Music takes to the forest to drive South Whidbey State Park usage

The old growth forests of South Whidbey State Park have always been a prime destination for hiking and trail running, but the park will have a different element over the weekend — live music. Nonprofit organization Friends of South Whidbey State Park has organized the first-ever Forest Music Festival from 11 a.m. to 5 p.m. on Saturday, July 23 at the park’s amphitheater in an initiative to increase the park’s usage. South Whidbey’s “conductor of fun” and go-to host Jim Freeman will emcee the festival, and five Whidbey-based groups will perform throughout the afternoon with performers covering a range of genres from jazz to maritime tunes to bluegrass.

Friends of South Whidbey State Park Programs Coordinator John Leaser surveys the state park’s amphitheater that will be used for the Forest Music Festival on Saturday. The music festival is Leaser’s brainchild.

The old growth forests of South Whidbey State Park have always been a prime destination for hiking and trail running, but the park will have a different element over the weekend — live music.

Nonprofit organization Friends of South Whidbey State Park has organized the first-ever Forest Music Festival from 11 a.m. to 5 p.m. on Saturday, July 23 at the park’s amphitheater in an initiative to increase the park’s usage. South Whidbey’s “conductor of fun” and go-to host Jim Freeman will emcee the festival, and five Whidbey-based groups will perform throughout the afternoon with performers covering a range of genres from jazz to maritime tunes to bluegrass.

Hot dogs, beverages and other snacks will be provided for $1 a pop. A $10 Discover Pass is required to park within the state park that day, while annual passes cost $30. The event is free to attend.

The Forest Music Festival is the brainchild of Friends of South Whidbey State Park Programs Coordinator John Leaser, who recognized the park was in need of an entertainment program for the community.

Leaser said state parks used to receive more funding from the state for what the government called “interpretive programs,” or recreation for the community, but funding was reduced about five years ago when the state legislature mandated that state parks become self-sustaining. Staff was cut across the state, including employees who put together the interpretive programs of old, and a hole was left for nonprofits such as Friends of South Whidbey to fill.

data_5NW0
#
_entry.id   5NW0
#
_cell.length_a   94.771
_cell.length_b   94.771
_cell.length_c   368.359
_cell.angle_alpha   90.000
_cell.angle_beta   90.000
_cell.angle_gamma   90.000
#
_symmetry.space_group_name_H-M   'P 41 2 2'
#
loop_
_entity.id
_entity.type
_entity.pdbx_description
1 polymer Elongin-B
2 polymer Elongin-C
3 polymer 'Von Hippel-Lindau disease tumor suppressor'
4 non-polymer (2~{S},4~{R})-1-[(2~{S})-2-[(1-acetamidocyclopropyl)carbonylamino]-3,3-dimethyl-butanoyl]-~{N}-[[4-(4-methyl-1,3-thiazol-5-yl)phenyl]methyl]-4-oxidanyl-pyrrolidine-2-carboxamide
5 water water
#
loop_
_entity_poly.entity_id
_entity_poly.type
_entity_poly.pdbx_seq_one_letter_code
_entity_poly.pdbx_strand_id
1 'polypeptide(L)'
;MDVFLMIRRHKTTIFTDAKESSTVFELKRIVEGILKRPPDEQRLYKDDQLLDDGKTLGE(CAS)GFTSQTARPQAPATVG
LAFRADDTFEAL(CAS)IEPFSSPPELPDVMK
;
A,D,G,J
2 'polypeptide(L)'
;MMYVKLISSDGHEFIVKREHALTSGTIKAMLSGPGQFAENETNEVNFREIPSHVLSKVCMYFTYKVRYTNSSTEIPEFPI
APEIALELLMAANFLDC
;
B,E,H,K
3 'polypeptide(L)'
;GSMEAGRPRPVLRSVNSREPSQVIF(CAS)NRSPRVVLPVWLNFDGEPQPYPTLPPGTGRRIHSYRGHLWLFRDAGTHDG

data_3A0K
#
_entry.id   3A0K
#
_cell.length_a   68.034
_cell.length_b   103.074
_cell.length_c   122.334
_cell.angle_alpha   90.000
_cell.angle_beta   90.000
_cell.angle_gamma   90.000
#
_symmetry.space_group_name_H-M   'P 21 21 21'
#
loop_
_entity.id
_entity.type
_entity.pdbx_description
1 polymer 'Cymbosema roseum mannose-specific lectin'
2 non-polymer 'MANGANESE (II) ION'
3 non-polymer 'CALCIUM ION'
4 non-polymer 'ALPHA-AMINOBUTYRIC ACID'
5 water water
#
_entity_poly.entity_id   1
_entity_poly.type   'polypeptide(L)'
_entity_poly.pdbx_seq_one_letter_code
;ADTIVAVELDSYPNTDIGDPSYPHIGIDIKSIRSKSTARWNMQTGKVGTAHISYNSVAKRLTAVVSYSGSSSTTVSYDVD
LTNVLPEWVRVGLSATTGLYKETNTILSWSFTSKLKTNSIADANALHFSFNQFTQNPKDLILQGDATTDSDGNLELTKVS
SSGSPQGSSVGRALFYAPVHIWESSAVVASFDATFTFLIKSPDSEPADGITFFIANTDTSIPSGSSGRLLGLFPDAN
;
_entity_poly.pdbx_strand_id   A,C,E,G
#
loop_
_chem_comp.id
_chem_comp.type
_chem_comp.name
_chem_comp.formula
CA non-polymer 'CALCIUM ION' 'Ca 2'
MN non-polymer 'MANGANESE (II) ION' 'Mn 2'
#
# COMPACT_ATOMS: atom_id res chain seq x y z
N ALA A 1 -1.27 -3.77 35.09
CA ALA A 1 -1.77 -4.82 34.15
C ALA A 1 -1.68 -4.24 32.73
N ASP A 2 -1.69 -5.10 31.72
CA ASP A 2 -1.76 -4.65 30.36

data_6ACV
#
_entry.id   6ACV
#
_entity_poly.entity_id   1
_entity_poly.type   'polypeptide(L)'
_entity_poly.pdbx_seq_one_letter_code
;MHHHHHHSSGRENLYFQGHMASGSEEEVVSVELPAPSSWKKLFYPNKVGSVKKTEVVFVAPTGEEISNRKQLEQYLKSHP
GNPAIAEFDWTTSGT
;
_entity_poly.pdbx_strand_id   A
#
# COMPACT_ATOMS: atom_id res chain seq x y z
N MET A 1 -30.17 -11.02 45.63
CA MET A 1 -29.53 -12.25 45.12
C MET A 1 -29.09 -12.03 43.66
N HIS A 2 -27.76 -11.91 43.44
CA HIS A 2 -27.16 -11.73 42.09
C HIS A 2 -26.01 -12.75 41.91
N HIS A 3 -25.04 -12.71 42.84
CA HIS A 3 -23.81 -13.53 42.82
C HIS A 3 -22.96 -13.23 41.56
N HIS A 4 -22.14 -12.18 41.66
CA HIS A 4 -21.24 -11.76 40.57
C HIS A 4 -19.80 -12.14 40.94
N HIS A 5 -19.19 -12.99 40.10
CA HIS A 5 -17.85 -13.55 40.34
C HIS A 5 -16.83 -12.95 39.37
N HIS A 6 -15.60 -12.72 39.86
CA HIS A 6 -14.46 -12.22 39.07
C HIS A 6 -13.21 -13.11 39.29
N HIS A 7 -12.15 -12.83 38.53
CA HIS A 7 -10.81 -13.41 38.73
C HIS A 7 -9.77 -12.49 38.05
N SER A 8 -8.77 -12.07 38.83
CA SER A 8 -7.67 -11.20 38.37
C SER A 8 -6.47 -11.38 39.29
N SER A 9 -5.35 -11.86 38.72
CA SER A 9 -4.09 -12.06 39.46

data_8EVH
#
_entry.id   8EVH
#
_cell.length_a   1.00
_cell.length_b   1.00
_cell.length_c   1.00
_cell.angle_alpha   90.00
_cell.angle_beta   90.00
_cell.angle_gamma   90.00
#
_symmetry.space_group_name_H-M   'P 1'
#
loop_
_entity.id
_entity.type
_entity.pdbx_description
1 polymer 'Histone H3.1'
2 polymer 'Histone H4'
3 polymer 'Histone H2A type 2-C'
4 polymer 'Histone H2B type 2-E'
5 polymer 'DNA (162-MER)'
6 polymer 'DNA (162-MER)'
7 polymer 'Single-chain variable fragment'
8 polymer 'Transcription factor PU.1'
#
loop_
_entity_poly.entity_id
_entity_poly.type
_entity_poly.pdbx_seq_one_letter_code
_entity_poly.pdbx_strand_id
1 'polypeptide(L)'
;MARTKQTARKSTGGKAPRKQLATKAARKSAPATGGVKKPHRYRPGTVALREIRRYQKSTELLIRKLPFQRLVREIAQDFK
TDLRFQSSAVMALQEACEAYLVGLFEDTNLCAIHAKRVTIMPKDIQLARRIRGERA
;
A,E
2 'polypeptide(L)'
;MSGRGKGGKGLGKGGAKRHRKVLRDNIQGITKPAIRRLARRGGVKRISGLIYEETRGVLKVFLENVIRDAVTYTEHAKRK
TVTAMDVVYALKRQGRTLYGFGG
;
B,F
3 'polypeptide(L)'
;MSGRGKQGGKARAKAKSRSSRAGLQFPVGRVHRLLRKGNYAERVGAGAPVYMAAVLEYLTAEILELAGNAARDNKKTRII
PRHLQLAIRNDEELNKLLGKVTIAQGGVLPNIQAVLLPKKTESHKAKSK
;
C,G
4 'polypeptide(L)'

“The parks department has done different things to try to become self supporting, and our organization is doing what we can to help,” Leaser said. “Part of the motivation here is to make sure the parks stay open, and one of the best ways to do that is to show they’re getting a lot of usage.”

Regular foot traffic in South Whidbey State Park has become complicated, Leaser said, when a bad case of root rot in some of the park’s trees forced the campground portion’s closure. The closure isn’t new, as the campground was closed last May after several large Douglas fir trees snapped and fell across campsites. Leaser says the closure has confused parkgoers, some of whom think the entire park is temporarily closed, so he and the rest of Friends of South Whidbey State Park stepped in to increase awareness and public usage of the forested park.

“I had this wild idea of hosting a music festival in the amphitheater to bring people out to the park who might otherwise not visit,” Leaser said. “I happened to have quite a few contacts in the music community since I myself am a musician who plays tenor sax with the SeaNotes up in Oak Harbor.”


Leaser and the nonprofit built a musical lineup of bands primarily from the South End with the odd Oak Harbor group. Suzuki method music program Island Strings will bring instructors and students to open up the afternoon’s affair at 11 a.m., with 18-member maritime group Shifty Sailors following up at noon. Whidbey Jazz Society, a six-piece Oak Harbor group, will take the stage at 1:15 p.m. with harmonizing cello and guitar duo Levi and James performing next at 2:30. The Cranberry Bog Bluegrass Band, who played this year’s Celebrate America in Freeland, will be the last official performing act at 3:45 p.m. before an open guitar jam session and sing-along will close out the festivities around 5 p.m.

Vern Olsen, a member of the Shifty Sailors, sees the festival as a way to build support to save the park from an uncertain future. He says it wasn’t that long ago that the state used funds to support places like South Whidbey State Park, which he thinks is worth saving.


Leaser points out that it would be a shame to lose the park if the state cut off funding, as the park has the only old growth forest on the island to his knowledge.

“We need open spaces for people to have a little solitude or relaxation time,” Olsen said. “Our island has some fantastic parks, all of which are available for people to do so many different things. We just have to do what we can to save and preserve them for our children and grandchildren.”

Friends of South Whidbey Communications Coordinator Rich Tamler said the benefits that an individual gets from being enveloped in nature is undoubted. He points to the success of the Calyx school, which is located within the park, and the solitude the forest trails bring people.

“On Whidbey we’re surrounded by forest, but South Whidbey State Park has a unique resource in the old growth forest, so we want to make sure it gets preserved,” Tamler said. “We’re glad to have gotten help from John, his wife, the area ranger and other sponsors.”

 

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